Supervisor: Dr Nina Ridder (firstname.lastname@example.org)
The ocean is the biggest carbon storage in the ocean containing roughly 93% of all exchangeable carbon in the Earth system. Carbon uptake by the ocean is a major way of removing anthropogenically released carbon dioxide (CO2) from the atmosphere. This uptake is closely linked to the removal of carbon from the surface ocean and transferring it into the deep ocean via different pathways, also referred to as carbon pumps. These pumps are particularly sensitive to changes in momentum exchange between atmosphere and ocean (i.e. surface winds) as well as ocean properties like temperature, salinity, and stratification.
The student will work with model output from Earth System Models participating in the sixth round of the Coupled Model Intercomparison Project (CMIP6) to assess how a gradual increase in atmospheric carbon dioxide (1%/year from pre-industrial to 4 x pre-industrial CO2 levels) impacts carbon uptake and storage in the global ocean. The following questions will be addressed:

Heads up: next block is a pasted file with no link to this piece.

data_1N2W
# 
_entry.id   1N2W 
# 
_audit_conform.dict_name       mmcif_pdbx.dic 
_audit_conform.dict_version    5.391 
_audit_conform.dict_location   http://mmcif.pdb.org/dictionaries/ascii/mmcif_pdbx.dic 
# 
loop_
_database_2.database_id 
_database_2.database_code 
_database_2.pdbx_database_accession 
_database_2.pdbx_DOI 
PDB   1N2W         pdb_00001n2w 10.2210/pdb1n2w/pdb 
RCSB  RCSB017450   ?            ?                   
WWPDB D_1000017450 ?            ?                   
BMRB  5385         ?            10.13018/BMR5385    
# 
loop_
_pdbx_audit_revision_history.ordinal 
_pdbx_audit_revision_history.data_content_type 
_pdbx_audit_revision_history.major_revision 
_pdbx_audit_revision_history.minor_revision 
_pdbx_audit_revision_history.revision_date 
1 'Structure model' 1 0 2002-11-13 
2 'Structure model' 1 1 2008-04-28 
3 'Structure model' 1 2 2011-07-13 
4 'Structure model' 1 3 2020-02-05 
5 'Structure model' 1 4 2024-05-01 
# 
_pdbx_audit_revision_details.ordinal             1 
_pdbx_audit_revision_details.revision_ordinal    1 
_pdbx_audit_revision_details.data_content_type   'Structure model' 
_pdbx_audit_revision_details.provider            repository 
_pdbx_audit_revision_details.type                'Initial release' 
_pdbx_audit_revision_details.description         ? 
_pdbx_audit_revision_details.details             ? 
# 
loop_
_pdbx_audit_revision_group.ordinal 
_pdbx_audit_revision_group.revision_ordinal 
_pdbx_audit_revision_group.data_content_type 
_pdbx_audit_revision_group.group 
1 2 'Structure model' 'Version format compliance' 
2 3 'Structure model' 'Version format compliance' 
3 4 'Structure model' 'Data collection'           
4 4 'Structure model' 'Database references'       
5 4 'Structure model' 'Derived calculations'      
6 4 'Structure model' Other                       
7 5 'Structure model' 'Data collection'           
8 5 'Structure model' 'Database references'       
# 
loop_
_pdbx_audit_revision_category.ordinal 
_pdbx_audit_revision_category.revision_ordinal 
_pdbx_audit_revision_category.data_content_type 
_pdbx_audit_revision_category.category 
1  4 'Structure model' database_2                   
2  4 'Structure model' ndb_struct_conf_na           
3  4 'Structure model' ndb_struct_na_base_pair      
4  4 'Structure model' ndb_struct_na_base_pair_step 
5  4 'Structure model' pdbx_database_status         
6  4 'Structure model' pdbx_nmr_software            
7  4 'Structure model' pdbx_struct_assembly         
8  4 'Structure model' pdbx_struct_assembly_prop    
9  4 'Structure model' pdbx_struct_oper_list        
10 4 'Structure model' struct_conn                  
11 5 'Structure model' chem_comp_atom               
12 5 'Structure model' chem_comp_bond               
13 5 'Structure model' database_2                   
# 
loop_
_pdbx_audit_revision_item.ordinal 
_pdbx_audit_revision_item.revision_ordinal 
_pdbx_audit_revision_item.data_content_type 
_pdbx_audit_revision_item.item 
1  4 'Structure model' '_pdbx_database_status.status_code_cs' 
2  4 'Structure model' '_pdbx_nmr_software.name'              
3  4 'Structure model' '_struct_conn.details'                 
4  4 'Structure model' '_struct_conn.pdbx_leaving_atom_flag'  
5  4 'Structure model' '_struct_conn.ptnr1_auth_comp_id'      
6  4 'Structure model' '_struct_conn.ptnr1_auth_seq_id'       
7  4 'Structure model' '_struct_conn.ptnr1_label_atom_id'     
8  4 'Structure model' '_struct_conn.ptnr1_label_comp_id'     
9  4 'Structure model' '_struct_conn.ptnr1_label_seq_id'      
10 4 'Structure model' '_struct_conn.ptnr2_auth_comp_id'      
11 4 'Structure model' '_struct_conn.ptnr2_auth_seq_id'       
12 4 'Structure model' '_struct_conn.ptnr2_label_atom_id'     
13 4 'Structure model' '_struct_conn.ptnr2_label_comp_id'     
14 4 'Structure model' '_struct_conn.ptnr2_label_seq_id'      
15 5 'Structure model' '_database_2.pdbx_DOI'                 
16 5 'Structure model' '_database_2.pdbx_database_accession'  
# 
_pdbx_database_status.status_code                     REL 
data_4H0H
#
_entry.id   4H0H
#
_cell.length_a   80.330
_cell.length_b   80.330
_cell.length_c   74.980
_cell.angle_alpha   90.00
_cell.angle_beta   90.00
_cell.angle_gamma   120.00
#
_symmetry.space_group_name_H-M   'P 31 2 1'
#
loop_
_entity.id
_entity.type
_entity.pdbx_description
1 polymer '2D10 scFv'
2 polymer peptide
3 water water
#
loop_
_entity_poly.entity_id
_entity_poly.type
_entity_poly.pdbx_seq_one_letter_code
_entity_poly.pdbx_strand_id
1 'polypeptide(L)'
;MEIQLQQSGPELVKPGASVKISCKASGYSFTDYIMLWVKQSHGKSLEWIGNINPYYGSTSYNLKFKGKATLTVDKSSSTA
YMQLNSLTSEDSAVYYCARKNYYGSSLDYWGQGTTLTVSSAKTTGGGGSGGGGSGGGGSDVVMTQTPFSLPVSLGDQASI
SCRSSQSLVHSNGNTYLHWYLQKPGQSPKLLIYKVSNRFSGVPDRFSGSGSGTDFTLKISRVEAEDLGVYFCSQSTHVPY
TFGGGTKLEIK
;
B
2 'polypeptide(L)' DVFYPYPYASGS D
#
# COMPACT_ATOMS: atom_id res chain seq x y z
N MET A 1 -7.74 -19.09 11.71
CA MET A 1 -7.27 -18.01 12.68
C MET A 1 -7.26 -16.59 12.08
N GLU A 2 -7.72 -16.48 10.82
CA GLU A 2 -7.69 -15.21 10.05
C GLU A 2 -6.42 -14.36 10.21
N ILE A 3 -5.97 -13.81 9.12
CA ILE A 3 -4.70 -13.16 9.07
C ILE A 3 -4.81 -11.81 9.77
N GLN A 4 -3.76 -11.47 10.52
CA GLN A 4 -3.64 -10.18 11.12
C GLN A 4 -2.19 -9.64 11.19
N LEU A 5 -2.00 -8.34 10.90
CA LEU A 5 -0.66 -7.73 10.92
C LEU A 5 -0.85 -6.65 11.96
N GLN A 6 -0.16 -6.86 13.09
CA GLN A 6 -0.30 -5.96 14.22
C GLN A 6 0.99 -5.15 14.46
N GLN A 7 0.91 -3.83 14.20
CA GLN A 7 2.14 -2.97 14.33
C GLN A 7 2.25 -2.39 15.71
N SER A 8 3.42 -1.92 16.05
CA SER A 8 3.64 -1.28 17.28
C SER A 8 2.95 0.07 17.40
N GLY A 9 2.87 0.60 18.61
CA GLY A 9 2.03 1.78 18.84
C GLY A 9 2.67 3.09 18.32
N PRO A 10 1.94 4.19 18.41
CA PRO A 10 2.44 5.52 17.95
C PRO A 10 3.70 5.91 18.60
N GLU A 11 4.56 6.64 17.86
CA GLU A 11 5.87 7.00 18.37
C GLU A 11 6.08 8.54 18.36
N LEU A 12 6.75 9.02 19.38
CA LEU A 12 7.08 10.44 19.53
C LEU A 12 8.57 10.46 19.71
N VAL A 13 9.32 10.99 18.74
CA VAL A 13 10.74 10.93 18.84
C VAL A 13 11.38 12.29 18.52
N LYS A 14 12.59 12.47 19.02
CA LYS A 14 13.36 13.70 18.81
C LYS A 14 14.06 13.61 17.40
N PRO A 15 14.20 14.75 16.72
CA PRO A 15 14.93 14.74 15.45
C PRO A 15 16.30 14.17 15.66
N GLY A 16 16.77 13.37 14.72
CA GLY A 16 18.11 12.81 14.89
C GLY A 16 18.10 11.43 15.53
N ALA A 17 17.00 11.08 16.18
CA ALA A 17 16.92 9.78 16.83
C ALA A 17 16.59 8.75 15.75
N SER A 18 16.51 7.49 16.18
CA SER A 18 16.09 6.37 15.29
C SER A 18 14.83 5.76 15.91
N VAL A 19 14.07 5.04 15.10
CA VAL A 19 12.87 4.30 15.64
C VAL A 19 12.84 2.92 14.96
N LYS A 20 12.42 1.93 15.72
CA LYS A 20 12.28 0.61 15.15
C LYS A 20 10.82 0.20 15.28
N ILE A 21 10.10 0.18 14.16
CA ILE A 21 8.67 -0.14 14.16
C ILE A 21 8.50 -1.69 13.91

- How does this increase impact carbon storage in the ocean?
- How do the different mechanisms governing the marine carbon pumps, e.g. ocean temperature, stratification, surface winds, and nutrient structure, change over time?
- What impact does this have on the different carbon pumps?
Together with a partner project this project will test the reversibility of carbon emissions by applying carbon dioxide removal technology in terms of the marine system.
Requirements: Some prior programming experience (e.g. Python, Ferret, MATLAB, R, etc.) or a willingness to learn.
Project period: Summer.
To apply: the Undergraduate Scholarship application form can be found here